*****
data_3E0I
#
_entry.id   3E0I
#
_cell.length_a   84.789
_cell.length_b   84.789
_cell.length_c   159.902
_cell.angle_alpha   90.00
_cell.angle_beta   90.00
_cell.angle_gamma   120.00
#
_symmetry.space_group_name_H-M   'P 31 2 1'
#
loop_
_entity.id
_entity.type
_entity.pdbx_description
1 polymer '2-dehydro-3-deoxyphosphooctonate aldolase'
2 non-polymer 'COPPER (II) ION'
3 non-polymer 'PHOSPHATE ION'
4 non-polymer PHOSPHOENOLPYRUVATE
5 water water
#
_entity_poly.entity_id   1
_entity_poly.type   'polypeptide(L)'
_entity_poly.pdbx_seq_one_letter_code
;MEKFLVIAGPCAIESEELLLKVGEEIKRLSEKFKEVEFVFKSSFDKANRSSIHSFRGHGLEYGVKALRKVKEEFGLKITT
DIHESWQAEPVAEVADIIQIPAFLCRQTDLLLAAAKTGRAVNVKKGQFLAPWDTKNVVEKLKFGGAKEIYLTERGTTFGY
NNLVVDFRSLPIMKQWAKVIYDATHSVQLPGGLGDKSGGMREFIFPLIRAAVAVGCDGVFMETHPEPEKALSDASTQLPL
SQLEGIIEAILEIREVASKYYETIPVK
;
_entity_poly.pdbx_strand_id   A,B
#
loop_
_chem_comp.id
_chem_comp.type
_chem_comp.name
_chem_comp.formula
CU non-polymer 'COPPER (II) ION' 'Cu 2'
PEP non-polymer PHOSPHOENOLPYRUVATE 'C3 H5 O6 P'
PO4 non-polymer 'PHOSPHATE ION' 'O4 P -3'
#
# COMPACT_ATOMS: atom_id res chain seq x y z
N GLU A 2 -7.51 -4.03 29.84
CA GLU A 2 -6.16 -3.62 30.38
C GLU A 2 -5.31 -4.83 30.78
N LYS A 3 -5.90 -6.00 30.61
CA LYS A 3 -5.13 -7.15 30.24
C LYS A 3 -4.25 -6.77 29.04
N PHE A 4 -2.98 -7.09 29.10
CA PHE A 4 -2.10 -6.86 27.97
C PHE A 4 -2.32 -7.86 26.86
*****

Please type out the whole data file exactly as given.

data_3E0I
#
_entry.id   3E0I
#
_cell.length_a   84.789
_cell.length_b   84.789
_cell.length_c   159.902
_cell.angle_alpha   90.00
_cell.angle_beta   90.00
_cell.angle_gamma   120.00
#
_symmetry.space_group_name_H-M   'P 31 2 1'
#
loop_
_entity.id
_entity.type
_entity.pdbx_description
1 polymer '2-dehydro-3-deoxyphosphooctonate aldolase'
2 non-polymer 'COPPER (II) ION'
3 non-polymer 'PHOSPHATE ION'
4 non-polymer PHOSPHOENOLPYRUVATE
5 water water
#
_entity_poly.entity_id   1
_entity_poly.type   'polypeptide(L)'
_entity_poly.pdbx_seq_one_letter_code
;MEKFLVIAGPCAIESEELLLKVGEEIKRLSEKFKEVEFVFKSSFDKANRSSIHSFRGHGLEYGVKALRKVKEEFGLKITT
DIHESWQAEPVAEVADIIQIPAFLCRQTDLLLAAAKTGRAVNVKKGQFLAPWDTKNVVEKLKFGGAKEIYLTERGTTFGY
NNLVVDFRSLPIMKQWAKVIYDATHSVQLPGGLGDKSGGMREFIFPLIRAAVAVGCDGVFMETHPEPEKALSDASTQLPL
SQLEGIIEAILEIREVASKYYETIPVK
;
_entity_poly.pdbx_strand_id   A,B
#
loop_
_chem_comp.id
_chem_comp.type
_chem_comp.name
_chem_comp.formula
CU non-polymer 'COPPER (II) ION' 'Cu 2'
PEP non-polymer PHOSPHOENOLPYRUVATE 'C3 H5 O6 P'
PO4 non-polymer 'PHOSPHATE ION' 'O4 P -3'
#
# COMPACT_ATOMS: atom_id res chain seq x y z
N GLU A 2 -7.51 -4.03 29.84
CA GLU A 2 -6.16 -3.62 30.38
C GLU A 2 -5.31 -4.83 30.78
N LYS A 3 -5.90 -6.00 30.61
CA LYS A 3 -5.13 -7.15 30.24
C LYS A 3 -4.25 -6.77 29.04
N PHE A 4 -2.98 -7.09 29.10
CA PHE A 4 -2.10 -6.86 27.97
C PHE A 4 -2.32 -7.86 26.86